firm representing an FSIS-inspected plant, or plant owners themselves) an opportunity to review redacted documents
prior to release under FOIA.
Every month, the agency posts its FOIA logs on the FSIS Internet Electronic Reading Room at
These FOIA logs show the name or names of the persons who submitted a FOIA request and the records that were
requested. If you see a request for records that involves your company, you may submit a request to FSIS to review those
records prior to their release. FSIS will provide a copy of the proposed record release for your review. To submit a request,
you may write to FSIS' FOIA office at the address below or email your request to
You then have an opportunity to explain why the information asked for under a FOIA request qualifies for
withholding. A submitter of business information can also file suit to block disclosure under FOIA. Such lawsuits are
generally referred to as "reverse" FOIA lawsuits because the Act is being used in an attempt to prevent, rather than to
require, the disclosure of information. A reverse FOIA lawsuit may be filed when the submitter of business information
and the Government disagree on whether the information is exempt from release.
FSIS will always do everything it can, within the law, to protect your confidential and proprietary information. For
more information on FOIA, visit FSIS' Web site at www.fsis.usda.gov/FOIA/. You can also contact the FOIA office by
calling (202) 720-2109 or by writing to the FSIS Freedom of Information Act Office, U.S. Department of Agriculture,
Room 1140, South Building, 14th and Independence Avenue, SW, Washington, DC 20250-3700.
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AMS Assumes Child Nutrition Labeling Reviews and Approvals
By Keith Payne
Small Plant News first covered child nutrition labeling in "Labeling for Child Nutrition Programs" (Vol. 2, No. 2).
The existence of a USDA Child Nutrition (CN) label on a product assures schools and other Child Nutrition Program operators
that the product contributes to the meal pattern requirements as printed on the label.
Since that article was published, USDA's Agricultural Marketing Service (AMS) has assumed
responsibility for the operation and management of the CN Labeling Program from the USDA Food and Nutrition Service (FNS). The transfer was made in
order to provide adequate staffing and technological support for the efficient operation of the CN Labeling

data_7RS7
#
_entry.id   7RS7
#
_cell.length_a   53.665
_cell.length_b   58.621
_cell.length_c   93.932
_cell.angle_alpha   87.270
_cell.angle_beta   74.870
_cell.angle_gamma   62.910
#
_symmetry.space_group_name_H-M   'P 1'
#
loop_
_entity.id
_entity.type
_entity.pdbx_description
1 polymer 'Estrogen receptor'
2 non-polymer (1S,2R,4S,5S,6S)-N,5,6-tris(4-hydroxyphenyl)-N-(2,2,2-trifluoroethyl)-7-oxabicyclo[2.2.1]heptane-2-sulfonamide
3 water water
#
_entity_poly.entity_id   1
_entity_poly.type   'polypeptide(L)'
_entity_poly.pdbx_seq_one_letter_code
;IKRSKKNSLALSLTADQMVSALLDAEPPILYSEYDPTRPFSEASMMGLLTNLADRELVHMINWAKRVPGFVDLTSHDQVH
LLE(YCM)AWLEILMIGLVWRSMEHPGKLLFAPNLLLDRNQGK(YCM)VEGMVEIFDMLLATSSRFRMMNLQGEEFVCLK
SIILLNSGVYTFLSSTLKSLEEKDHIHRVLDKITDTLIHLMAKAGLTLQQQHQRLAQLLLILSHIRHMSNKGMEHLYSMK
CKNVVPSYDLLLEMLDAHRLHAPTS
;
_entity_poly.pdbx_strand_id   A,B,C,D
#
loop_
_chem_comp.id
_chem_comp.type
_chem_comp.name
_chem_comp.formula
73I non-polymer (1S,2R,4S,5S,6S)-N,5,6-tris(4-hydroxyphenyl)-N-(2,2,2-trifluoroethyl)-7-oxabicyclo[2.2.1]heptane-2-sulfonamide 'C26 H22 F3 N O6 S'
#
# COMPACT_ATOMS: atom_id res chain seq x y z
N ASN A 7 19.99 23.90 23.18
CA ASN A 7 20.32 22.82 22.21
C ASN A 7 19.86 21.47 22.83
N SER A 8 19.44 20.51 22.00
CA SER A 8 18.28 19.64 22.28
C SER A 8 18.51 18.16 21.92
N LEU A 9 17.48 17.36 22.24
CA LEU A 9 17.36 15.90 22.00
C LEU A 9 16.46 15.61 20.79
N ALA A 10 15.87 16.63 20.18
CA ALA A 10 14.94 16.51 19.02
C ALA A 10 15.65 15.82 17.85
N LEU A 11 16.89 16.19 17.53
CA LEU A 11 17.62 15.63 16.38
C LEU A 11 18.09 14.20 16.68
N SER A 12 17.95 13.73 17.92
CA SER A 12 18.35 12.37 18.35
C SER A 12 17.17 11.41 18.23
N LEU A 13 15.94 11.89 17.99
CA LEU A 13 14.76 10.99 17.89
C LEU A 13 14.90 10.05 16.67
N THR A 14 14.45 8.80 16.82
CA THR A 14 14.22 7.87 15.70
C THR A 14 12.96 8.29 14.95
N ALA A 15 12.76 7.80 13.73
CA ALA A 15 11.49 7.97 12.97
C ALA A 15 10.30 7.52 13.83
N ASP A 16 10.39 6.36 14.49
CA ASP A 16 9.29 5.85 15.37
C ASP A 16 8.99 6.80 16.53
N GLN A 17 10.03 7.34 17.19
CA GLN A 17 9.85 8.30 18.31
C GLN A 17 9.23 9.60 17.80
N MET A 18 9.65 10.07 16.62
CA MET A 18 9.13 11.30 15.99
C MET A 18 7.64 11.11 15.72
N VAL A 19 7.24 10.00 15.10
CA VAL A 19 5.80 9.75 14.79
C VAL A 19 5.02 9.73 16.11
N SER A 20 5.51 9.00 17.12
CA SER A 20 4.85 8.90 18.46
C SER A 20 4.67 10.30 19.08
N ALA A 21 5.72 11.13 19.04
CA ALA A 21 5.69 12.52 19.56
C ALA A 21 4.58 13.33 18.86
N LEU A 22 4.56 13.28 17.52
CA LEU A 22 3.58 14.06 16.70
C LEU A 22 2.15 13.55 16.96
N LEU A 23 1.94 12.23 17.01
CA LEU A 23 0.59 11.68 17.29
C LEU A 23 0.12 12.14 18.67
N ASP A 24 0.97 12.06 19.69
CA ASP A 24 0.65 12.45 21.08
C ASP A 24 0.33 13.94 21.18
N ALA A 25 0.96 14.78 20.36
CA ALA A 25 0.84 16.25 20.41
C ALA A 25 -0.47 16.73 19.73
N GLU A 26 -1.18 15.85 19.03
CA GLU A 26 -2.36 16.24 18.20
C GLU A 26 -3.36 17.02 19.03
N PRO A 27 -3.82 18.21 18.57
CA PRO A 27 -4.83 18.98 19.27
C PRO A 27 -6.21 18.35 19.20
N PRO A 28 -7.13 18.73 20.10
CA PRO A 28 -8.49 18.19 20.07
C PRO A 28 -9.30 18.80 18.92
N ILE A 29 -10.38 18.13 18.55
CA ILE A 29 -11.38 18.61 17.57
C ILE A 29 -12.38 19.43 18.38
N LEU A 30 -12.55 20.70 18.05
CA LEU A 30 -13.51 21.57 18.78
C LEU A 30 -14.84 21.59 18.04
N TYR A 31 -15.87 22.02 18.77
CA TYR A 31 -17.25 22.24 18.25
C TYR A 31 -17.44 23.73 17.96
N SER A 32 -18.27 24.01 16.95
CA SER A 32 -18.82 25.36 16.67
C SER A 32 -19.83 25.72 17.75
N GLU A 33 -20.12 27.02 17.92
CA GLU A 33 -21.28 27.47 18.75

Program. Unlike FNS, AMS has statutory authority to charge user fees for services in support of the
marketplace, which include the management of the CN Labeling Program.
AMS' Processed Products Branch reviews labels on a first-in, first-out basis. Labels are reviewed within
10 business days of arrival. Each label application is assessed a fee of $92 per hour, with a minimum charge
of 1 hour per label. After the first hour of service, fees are assessed in 15-minute increments. Label
applications that require immediate review for approval "express service" are assessed a service fee of $184 the
first hour and $92 for each additional hour.
The service fee covers all AMS label review activities, including administration, communication
with the applicant or their designated representative, label review, and transfer of label information to and
from FSIS, as necessary.
All meat and poultry products that are CN labeled must be submitted first to AMS for approval. After
approval by AMS, the labels are submitted to FSIS for review and approval.
FSIS' label review procedures remain unchanged. No fees will be charged for label review, and the
agency does not accept label applications by email.
For more information on FSIS' labeling review procedures, contact the agency's Labeling and Program
Delivery Division at (301) 504-0878 or go to its Web site at
For general information on the Child Nutrition Labeling Program, you may wish to visit the FNS Web
site at www.fns.usda.gov/cnd/CNlabeling/default.htm.
In addition, AMS publishes a list of plants and labels that have met the FNS quality control
requirements for the CN Labeling Program, and updates it regularly. The list may be accessed at